Benjamin Franklin Elementary School in Glendale, California, struggles with many of the same challenges faced by schools across the country. One in particular is the waste produced from student meals. State mandates and parental expectations surrounding sustainability are putting pressure on school districts to look for environmentally friendly options to combat the amount of organic and solid waste, while still meeting federal school nutrition requirements and working within tight budgets.
Benjamin Franklin Elementary has piloted two programs that produced great results in waste reduction. First, in an effort to meet California’s mandates that businesses enact programs for organic food waste, the school implemented a composting program. This initiative consisted of monitoring and sorting organic waste at each meal, with help from a “Green Team” of parents organized by the school’s PTA. Parent volunteers monitored lunchtime waste alongside school staff and student teams, teaching kids how to put on gloves to sort the waste and helping them sort everything into liquids, solids, compostables, and recyclables. In addition to the food waste, the program also involved replacing the disposable ware with compostable options.
The program brought the school into compliance with the state mandates (California state bill AB1826), but the compostable ware alone more than doubled the cost of trays and plates, while still contributing to overall waste. “We saw so much waste each day as the kids threw away single-use forks and trays,” says Michael Bridges, PTA treasurer. “Even though they were compostable, it seemed there had to be a better option out there.”
Making the Switch to Reusables
With a little research and initiative, Benjamin Franklin Elementary found a way to better meet their objectives of reducing waste, complying with state mandates, and controlling costs by switching from compostable to reusable ware and installing an automated Hobart AM15VLT Ventless Commercial Dishwasher. Since the switch, the school has benefitted from reduced operating costs and improved water-use efficiency.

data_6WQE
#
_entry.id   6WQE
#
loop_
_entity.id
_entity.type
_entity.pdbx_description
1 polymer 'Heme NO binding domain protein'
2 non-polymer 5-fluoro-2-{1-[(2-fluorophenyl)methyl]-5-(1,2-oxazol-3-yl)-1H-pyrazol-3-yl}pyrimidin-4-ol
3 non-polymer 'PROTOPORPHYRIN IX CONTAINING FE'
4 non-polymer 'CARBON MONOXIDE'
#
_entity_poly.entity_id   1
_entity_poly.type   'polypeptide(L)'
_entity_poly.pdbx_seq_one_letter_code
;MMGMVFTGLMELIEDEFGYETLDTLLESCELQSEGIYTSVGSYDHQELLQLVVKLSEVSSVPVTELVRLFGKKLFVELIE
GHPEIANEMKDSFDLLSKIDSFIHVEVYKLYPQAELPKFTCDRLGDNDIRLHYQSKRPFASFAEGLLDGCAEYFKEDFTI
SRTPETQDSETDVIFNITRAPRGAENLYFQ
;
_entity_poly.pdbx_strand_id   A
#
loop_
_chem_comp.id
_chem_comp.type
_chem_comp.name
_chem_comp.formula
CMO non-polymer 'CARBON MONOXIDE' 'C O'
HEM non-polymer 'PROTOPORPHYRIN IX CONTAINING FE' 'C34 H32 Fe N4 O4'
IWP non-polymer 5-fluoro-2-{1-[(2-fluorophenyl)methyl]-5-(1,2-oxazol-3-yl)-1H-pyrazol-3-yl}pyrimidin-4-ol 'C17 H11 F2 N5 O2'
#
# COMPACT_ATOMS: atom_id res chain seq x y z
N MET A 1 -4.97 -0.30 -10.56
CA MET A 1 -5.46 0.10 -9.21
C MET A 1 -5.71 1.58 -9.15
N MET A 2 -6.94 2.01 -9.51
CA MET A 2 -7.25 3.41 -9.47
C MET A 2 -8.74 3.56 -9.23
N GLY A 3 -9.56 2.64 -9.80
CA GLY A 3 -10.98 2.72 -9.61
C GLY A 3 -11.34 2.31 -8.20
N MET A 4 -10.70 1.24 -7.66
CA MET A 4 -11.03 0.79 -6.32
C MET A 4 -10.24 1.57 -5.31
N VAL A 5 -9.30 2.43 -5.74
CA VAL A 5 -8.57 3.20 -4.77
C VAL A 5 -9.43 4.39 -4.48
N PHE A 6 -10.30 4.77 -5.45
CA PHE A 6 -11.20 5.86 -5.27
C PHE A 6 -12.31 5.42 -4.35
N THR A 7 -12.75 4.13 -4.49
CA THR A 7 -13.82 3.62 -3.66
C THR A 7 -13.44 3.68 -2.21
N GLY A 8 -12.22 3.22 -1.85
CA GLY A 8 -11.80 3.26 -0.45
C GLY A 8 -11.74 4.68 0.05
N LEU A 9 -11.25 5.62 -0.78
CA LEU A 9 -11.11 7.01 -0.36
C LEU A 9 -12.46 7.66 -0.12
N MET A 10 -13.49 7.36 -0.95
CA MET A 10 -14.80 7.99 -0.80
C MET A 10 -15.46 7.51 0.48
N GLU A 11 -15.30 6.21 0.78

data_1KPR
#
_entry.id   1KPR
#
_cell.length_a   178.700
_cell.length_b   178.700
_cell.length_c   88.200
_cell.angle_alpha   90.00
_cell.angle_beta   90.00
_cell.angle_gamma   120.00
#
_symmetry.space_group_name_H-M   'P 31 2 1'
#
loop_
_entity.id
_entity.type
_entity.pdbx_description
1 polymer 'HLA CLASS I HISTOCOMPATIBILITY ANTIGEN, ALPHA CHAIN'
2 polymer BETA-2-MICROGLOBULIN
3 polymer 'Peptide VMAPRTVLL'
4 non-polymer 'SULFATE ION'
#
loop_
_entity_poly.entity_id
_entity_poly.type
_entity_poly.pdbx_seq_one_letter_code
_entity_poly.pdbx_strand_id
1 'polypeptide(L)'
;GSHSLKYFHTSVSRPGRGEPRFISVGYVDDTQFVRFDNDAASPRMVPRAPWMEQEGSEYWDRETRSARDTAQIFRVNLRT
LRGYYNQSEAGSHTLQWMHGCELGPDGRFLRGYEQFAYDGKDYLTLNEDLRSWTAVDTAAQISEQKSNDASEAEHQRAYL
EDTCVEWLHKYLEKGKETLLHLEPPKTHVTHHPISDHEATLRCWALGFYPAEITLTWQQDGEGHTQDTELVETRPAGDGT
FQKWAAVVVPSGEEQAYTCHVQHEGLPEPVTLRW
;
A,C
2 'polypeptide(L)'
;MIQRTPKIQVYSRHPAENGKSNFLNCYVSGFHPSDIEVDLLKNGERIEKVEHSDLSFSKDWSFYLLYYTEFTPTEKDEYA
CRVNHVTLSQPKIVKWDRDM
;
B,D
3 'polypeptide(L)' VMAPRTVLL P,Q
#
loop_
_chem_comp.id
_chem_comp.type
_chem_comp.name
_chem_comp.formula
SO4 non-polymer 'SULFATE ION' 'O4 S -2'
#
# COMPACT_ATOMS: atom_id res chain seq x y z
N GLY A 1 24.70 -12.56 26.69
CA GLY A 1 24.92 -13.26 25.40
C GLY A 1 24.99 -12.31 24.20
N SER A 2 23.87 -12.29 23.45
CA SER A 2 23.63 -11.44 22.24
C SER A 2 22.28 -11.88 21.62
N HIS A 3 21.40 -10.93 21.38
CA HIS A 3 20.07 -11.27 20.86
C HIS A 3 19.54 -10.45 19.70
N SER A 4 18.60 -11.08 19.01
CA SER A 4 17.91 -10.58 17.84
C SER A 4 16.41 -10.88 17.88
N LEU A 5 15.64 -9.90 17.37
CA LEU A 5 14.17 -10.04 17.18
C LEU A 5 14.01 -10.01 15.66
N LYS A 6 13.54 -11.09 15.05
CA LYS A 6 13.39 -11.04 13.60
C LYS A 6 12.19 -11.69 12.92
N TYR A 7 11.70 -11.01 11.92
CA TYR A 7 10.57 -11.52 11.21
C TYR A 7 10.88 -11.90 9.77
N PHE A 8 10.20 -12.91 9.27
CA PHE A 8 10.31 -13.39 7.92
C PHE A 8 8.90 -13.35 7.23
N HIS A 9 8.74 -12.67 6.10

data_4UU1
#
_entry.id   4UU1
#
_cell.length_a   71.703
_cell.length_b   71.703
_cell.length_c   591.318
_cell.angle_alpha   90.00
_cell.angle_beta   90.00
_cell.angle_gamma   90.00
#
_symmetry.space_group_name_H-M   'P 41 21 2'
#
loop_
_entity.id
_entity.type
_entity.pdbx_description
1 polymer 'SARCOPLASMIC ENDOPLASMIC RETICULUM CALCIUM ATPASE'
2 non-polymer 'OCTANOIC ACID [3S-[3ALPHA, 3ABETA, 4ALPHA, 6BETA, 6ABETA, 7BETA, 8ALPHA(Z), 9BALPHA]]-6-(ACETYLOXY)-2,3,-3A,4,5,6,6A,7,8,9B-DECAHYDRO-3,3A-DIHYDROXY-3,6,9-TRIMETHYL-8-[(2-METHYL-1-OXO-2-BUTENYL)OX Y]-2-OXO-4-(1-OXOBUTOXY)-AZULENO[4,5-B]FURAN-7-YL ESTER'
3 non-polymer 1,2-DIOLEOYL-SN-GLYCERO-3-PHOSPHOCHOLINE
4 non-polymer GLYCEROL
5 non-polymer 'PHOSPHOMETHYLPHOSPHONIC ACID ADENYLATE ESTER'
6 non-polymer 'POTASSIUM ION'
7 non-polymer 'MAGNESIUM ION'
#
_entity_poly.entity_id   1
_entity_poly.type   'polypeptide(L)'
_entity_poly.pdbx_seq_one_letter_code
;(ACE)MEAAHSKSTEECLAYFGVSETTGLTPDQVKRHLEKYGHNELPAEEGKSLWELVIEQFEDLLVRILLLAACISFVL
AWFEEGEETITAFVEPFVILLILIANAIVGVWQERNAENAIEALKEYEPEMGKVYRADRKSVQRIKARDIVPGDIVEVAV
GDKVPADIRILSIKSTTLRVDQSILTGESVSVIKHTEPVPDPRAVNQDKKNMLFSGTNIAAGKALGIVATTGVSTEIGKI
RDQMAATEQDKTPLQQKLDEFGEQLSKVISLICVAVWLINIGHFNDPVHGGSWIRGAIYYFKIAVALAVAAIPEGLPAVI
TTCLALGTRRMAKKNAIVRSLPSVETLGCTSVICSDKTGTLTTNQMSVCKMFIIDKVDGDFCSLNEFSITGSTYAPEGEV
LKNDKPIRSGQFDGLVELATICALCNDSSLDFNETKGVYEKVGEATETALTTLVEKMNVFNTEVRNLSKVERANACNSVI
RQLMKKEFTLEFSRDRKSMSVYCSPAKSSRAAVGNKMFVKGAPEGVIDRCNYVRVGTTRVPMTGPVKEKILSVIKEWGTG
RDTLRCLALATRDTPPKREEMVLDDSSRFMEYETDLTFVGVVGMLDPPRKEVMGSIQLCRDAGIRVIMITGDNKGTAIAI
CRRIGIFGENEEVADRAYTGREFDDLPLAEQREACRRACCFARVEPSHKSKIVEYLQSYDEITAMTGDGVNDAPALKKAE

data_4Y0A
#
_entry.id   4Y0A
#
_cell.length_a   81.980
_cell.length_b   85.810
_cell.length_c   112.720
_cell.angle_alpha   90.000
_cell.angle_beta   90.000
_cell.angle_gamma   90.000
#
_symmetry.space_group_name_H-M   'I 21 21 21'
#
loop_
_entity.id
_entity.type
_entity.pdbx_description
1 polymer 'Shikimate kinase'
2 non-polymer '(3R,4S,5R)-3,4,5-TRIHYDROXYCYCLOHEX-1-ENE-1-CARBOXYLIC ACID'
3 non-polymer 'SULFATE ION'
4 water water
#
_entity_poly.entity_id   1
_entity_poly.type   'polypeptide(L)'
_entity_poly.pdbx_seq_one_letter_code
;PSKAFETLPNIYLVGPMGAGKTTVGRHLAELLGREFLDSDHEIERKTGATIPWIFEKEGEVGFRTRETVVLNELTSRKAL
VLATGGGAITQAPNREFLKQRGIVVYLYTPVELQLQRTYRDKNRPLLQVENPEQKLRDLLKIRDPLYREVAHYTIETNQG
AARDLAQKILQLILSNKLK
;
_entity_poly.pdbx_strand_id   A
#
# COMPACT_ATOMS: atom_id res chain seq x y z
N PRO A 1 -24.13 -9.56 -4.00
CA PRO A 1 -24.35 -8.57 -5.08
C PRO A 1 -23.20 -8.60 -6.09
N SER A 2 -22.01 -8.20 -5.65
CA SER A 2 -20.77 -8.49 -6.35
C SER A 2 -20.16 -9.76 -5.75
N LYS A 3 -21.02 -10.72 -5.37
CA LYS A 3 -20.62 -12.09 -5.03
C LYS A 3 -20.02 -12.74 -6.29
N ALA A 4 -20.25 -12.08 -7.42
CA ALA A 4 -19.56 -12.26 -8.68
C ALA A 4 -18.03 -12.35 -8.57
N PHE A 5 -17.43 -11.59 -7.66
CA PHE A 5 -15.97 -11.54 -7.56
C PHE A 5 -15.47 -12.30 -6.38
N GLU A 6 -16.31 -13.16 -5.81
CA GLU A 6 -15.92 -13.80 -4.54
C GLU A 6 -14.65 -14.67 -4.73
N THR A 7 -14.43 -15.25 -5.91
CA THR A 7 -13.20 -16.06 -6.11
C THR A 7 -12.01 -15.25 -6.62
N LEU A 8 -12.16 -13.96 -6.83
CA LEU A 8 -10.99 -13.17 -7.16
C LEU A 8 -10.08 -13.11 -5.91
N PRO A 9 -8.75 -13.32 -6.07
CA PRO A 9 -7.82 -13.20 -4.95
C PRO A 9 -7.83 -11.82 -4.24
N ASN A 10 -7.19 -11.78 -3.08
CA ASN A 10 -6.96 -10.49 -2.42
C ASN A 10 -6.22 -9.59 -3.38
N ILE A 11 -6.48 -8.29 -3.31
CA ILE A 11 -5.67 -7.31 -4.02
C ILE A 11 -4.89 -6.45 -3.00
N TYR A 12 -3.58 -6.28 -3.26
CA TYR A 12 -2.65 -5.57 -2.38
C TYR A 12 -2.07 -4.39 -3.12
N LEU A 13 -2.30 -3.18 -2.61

- Benjamin Franklin Elementary spent $5,800 on disposable utensil kits and compostable trays for over 64,000 meals each year. This cost was eliminated entirely from their budget.
- Less volume in the trash means the trash vendor can come half as often for the compostable dumpster, a savings of $1,280 per year.
- Up-front costs for a resuable program range from $10,000–$20,000. It’s not uncommon for a Hobart dishmachine that is well taken care of to last 15 or more years, so these programs can pay for themselves several times over during the lifetime of the dishmachine.
- Before the switch, the school used a compartment sink to wash and sanitize pots and pans, using about 16,000 gallons of water a year. The Hobart AM ventless door type dishmachine the school installed is much more efficient, using only 7,000 gallons of water to wash about 33 racks per day. That’s a savings of 9,000 gallons in a drought prone state!
- The Hobart AM15VLT provides consistent cleaning and sanitization for all of Benjamin Franklin’s ware items, on every cycle. This greatly reduces the risk of poor and incomplete sanitization that may come from manually washing ware in a 3-compartment sink.
For schools looking for an affordable sustainability option, a reusable ware program with an automated dishmachine like the one implemented at Benjamin Franklin Elementary can make a big difference.